Telluride Mountainfilm Presents: “No Cameras Allowed”

Telluride Mountainfilm Presents: “No Cameras Allowed”

Filmmaker and photographer James Marcus Haney will be in town for screening and workshop of “No Cameras Allowed.”

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No ticket? No money? No problem. That’s the philosophy at the heart of “No Cameras Allowed,” the excellent music documentary by James Marcus Haney about sneaking into festivals, refusing to bend to establishment rules, and chasing your passions in the most unorthodox ways.

Next week, Telluride Mountainfilm brings Haney, an established music photographer who has toured with such bands as Mumford & Sons and Old Crow Medicine Show, to town for two nights of events.

Tuesday, January 26, Mountainfilm will present two screenings of “No Cameras Allowed” at 5:30 and 8 p.m. Wilkinson Public Library. Then on Wednesday, January 27, Haney will give a presentation on music photography at 6 p.m. at the WPL. All events are free and open to the public. Haney will also talk about photography with Telluride students in the school.  

The events are part of Mountainfilm Presents, a new initiative by the organization aimed at sharing best-loved festival films with the Telluride community year-round.

“’No Cameras Allowed’ isn’t a traditional Mountainfilm movie, but Marcus Haney certainly lives life on the edge,” said Mountainfilm Festival Director David Holbrooke. “His spirit and sensibility fit right in with Mountainfilm. We tried to get him here for the festival, but he couldn’t come because he was shooting one of the Mumfords’ weddings, so we’re thrilled he can finally come to Telluride to talk about his work.”

Haney directed and stars in “No Cameras Allowed,” which he made at the ripe age of 25. The film follows the musical escapades of the California native, who was a broke college student with a thirst for live music when he sneaked into his first festival in 2010, using cameras and a fake press pass to get into Coachella. When he ended up onstage with Muse, two things happened: 1. He started snapping pictures; and 2. He became hooked.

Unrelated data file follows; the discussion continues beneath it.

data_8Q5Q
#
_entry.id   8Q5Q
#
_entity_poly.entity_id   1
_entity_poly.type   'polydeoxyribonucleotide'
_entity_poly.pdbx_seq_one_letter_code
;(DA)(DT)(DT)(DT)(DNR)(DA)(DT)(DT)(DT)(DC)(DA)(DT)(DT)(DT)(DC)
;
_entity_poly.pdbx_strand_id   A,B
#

That was the start of a run of covert festival missions that, thanks to his skills behind a camera and in creating fraudulent passes, opened up a whole world of photography assignments and filmmaking for Haney. What unfolded were music-filled train rides across the West with his favorite bands, hitch-hiking adventures abroad, bull-running and, finally, the important realization that the best things in life should be shared with the ones you love.

Holbrooke noted that the film should play well with Telluride audiences of festival veterans because it features many of the bands that have played on the Town Park stage, such as Mumford & Sons and Edward Sharpe and the Magnetic Zeroes. And while it’s not typical Mountainfilm fare, Holbrooke said, there are certainly parallels:

“Marcus has chosen a pretty untraditional path, and I think so many people at Mountainfilm have done the same.”

For a preview of “No Cameras Allowed,” watch the trailer:

About Mountainfilm:

Established in 1979, Mountainfilm is dedicated to educating, inspiring and motivating audiences about environments, cultures, issues and adventures. Working at the nexus of filmmaking and action, its flagship program is the legendary Telluride Mountainfilm festival, a one-of-a-kind combination of films, conversations and inspiration. Mountainfilm also reaches audiences year-round through its worldwide tour and Mountainfilm for Students, an educational outreach initiative for youth. Mountainfilm has the power to change lives. To learn more, visit To join the conversation, please read Mountainfilm’s news and follow Mountainfilm on Twitter, Facebook, Instagram and Google+.

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